I was really going wild at the bookstore over epistolary novels last week and picked up Dear Mr. Henshaw, a book I hadn’t read in a super long time (maybe 20 years?). Happy to say that it holds up and is just as wonderful as I remember! It’s always weird reading a book you read a lot as a kid and seeing it through the eyes of an adult. I was struck by how big the print is, which I didn’t remember at all, and it was kind of odd to remember feeling accomplished as I learned to read chapter books. It was a nice feeling of growth.
Dear Mr. Henshaw is told through letters written by Leigh Botts to the titular Mr. Henshaw. Mr Henshaw is Leigh’s favorite author and he writes to him over the course of several years, although the bulk of the book takes place in sixth grade. Leigh’s parents have gotten a divorce and he misses his truck driver dad. He is also grappling with his recent move and starting a new school where someone keeps stealing the best parts of his lunch. As Leigh starts to write to Mr. Henshaw, he begins to think about the possibility of being an author himself. This book is the kind of work I really enjoy, where the narrative might be construed as quiet or small, but the depth of feeling and the nuance that the author introduces make it so true to life and alive. Leigh’s struggle at school, about the divorce, and with his overall feeling of being displaced makes this a really timeless book.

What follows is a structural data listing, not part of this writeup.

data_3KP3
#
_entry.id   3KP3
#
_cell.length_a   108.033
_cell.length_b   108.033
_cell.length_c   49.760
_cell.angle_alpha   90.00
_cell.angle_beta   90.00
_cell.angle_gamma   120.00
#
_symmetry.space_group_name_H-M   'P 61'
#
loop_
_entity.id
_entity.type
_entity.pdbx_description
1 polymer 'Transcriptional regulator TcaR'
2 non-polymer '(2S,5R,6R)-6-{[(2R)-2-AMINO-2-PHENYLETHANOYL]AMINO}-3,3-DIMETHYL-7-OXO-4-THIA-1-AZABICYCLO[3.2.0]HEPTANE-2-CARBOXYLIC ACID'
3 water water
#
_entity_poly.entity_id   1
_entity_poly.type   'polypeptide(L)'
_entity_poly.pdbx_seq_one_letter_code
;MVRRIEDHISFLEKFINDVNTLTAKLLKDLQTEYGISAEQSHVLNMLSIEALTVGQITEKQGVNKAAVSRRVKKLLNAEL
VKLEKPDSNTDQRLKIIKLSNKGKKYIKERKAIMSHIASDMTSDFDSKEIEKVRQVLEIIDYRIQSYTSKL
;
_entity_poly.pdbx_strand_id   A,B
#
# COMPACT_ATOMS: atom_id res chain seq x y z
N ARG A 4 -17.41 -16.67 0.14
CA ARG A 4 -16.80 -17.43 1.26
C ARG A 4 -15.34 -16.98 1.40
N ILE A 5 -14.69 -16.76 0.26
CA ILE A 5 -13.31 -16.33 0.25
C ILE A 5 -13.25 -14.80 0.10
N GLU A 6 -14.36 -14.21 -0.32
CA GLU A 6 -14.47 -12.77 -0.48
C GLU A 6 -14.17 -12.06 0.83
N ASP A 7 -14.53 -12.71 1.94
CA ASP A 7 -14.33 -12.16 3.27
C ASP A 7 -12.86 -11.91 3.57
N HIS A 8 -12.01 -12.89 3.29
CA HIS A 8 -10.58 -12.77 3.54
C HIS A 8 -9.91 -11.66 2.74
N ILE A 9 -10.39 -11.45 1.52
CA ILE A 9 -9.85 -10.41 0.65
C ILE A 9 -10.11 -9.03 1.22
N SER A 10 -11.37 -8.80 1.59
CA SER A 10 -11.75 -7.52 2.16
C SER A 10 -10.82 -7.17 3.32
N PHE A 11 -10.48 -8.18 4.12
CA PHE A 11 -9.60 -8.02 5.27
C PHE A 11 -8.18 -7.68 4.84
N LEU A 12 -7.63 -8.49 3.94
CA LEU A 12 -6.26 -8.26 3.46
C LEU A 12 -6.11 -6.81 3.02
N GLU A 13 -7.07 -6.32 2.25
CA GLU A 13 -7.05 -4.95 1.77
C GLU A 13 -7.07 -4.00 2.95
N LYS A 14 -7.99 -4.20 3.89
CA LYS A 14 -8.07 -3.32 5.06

My only note is that this is a thin book at 134 pages — I got it at a reduced price of about $4, but I’d hesitate to say it’s worth buying at the full $7.99 cover price for how thin it is. There are so many used copies of this that it might be worth going to a used bookstore if you could.
I love this book and look forward to reading it at 61 and seeing what I think then!